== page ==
Did I really eat that?

Photographing food can help dietitians assess diets more easily
Photographing food can help dietitians assess diets more easily. Photo by Ruth Hartnup

There’s been a thing on social media for a while of photographing what you’re about to eat – whether it’s to brag about what fancy restaurants you go to or to show off your cooking skills, with hashtags such as #Eatingfortheinsta, #foodie and #foodporn. But food photography could play a useful role in helping dietitians to measure more accurately what people are eating.

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World Food Day 2018 – Feeding our appetite for food security

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The fruit and veg ‘food basket’ of the world

By Dr Dennis Rangi – Director General, Development at CABI based in Nairobi, Kenya

On this World Food Day 2018 the issue of feeding the world has never been in sharper focus. By 2050, agriculture will need to produce almost 50 percent more food, feed and biofuel than it did in 2012 just to meet demand.

Our passion for food – beyond the need of it for our very survival – is engrained deeply in cultural practices and national identities around the world. The Americans are perhaps stereotypically renowned for wanting their food fast and lots of it, the Italians for pizza and pasta, the Chinese for rice and noodles, while the French are famous for their à la carte cuisine. To quench our thirst one could also add coffee from Ethiopia.

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PRMP in Pakistan: perspectives of government officials of Balochistan

 

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By Dr Umair Safdar, Development Communication Executive, CABI Pakistan

A Phytosanitary Risk Management Program (PRMP) in Pakistan is implementing a biological control program for pests of concerns in the Sindh, Gilgit and Skardu regions –  with the aim of helping farmers grow more and lose less to invasive species.

In Balochistan, PRMP has established a Biological Control Laboratory at the Agriculture Research Institute Quetta to implement a biological control program for pests of apple crop (codling moth and spider mites). PRMP interventions are already achieving some successes  with the identification of indigenous biocontrol agents (BCAs) of apple codling moth (Dibrachys microgastri and Elasmus sp. nr. johnstoni) and of predatory mites for apple spider mites (Mesostigmata mites).

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New report calls for urgent action to tackle climate change

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Photo credit: Hans via Pixabay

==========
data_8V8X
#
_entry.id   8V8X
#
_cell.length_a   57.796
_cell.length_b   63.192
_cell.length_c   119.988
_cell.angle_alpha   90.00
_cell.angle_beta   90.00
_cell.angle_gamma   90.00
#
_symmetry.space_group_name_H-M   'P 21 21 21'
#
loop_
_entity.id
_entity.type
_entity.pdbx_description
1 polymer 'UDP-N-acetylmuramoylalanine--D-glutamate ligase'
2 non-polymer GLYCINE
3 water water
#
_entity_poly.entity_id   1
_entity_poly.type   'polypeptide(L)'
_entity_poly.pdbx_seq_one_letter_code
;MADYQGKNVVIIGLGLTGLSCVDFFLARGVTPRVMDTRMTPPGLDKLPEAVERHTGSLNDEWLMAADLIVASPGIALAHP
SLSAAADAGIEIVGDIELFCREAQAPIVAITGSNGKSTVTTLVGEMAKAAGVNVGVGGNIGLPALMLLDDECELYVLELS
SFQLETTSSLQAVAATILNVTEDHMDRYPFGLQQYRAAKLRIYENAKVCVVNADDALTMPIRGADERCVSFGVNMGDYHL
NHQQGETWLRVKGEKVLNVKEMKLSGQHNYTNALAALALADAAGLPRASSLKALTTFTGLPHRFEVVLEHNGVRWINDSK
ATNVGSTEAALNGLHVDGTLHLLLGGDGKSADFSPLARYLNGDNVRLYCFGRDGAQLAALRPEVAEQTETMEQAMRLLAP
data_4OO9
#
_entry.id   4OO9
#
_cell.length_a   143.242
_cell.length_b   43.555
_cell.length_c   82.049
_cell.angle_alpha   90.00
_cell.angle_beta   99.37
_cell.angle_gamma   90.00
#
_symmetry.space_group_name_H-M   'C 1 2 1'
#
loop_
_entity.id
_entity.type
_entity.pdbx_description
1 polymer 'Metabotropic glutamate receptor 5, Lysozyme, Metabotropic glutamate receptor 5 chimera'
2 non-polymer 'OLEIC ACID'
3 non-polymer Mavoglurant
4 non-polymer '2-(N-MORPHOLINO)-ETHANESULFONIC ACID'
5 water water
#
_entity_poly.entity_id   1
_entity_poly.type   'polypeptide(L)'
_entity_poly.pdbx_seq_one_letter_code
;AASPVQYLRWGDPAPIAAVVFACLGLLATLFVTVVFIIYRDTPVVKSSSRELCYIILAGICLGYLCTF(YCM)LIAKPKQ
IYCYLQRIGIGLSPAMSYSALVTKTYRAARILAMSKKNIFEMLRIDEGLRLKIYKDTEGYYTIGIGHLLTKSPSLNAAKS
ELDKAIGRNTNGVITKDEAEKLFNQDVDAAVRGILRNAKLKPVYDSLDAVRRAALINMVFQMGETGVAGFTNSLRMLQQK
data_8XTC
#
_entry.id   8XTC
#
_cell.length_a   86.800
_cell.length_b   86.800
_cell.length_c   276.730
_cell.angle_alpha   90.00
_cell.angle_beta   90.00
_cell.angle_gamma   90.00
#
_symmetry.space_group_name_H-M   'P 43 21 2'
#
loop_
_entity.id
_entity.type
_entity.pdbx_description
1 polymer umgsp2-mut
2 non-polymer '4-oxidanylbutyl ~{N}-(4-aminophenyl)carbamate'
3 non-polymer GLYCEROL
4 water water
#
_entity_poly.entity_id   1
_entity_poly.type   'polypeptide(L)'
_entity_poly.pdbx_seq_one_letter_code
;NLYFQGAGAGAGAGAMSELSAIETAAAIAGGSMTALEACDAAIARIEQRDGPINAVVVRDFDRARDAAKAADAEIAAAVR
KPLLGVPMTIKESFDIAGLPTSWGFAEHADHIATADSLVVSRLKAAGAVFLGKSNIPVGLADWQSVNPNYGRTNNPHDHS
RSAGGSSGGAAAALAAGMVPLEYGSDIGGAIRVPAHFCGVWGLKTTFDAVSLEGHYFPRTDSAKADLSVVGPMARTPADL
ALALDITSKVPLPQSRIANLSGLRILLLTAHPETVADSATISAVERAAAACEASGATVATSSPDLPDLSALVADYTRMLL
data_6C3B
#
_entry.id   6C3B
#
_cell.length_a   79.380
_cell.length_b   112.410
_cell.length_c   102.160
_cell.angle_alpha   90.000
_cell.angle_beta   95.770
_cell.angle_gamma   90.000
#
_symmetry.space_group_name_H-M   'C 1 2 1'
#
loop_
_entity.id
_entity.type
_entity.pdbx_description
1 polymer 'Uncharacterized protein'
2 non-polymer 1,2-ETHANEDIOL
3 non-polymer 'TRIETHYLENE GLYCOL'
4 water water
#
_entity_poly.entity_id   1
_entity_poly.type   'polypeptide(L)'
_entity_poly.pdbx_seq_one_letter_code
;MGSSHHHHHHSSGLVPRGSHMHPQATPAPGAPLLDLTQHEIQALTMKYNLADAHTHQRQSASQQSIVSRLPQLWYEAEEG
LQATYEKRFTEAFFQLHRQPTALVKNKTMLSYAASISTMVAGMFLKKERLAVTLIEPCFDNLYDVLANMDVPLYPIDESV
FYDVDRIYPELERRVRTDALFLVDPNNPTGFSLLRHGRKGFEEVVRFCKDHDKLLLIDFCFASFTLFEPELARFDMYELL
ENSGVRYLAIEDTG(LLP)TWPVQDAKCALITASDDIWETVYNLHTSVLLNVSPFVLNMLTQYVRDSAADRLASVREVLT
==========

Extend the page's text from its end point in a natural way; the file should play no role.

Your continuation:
The world’s leading climate scientists have issued their most extensive warning yet on the risks associated with increasing global temperatures.  The authors of the new report, published yesterday in Incheon, South Korea, by the Intergovernmental Panel on Climate Change (IPCC), say that urgent, far-reaching and unprecedented actions are needed across society, in order to limit warming to a maximum of 1.5°C above pre-industrial levels.  Exceeding this target by even half a degree significantly increases the risk of flooding, droughts, extreme heat and poverty for millions of people around the world.  However, the authors believe the changes needed are achievable, but only if we act now.

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Sowing the ‘seeds’ for the agricultural scientists of tomorrow

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Stella Agyemang, Professor Jozsef Kiss, Bulgan Andryei and Paul Chege (Photo: N. Nisha)

By Professor Jozsef Kiss, Szent István University

CABI has a long history of nurturing talented scientists who will one day join the bank of researchers with the shared interest of trying to help farmers lose less of what they grow to agricultural pests and diseases.

One only has to think of my colleague Dr Stefan Toepfer, an expert in biocontrol at CABI, who is currently supervising Szabolcs Toth – a PhD student at our Plant Protection Institute of the Szent István University in Gödöllő, Hungary (SZIE) trying to improve our understanding behind successes and failures in controlling western corn rootworm in Europe and North America.

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Kerala flooding: Agricultural impacts and environmental degradation

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Flooded streets and shops in Kerala, August 2018 (© Praveenp, Wikimedia Commons)

Last month, the south Indian state of Kerala experienced record level rainfall. A huge 310mm of rainfall in just 24 hours, resulted in devastating flooding, causing significant damage to infrastructure, agricultural systems and human life. With over 480 people confirmed to have been killed due to the flooding, experts are now identifying the causes of this incident, including dramatic human development, environmental degradation and a lack of sustainable development in the region.

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World Tourism Day 2018: Tourism and the Digital Transformation

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Since 1980, the United Nations World Tourism Organization (UNWTO) has designated the 27th of September as World Tourism Day (WTD), to mark the anniversary of that date in 1970 when the Statutes of the UNWTO were adopted. The purpose of the day is to raise awareness of the global role and importance of tourism. Each year, WTD has a different theme, and for 2018 that theme is Digital Transformation.  

So why should tourism have an international day, and why has digital technology been chosen as the theme?   Continue reading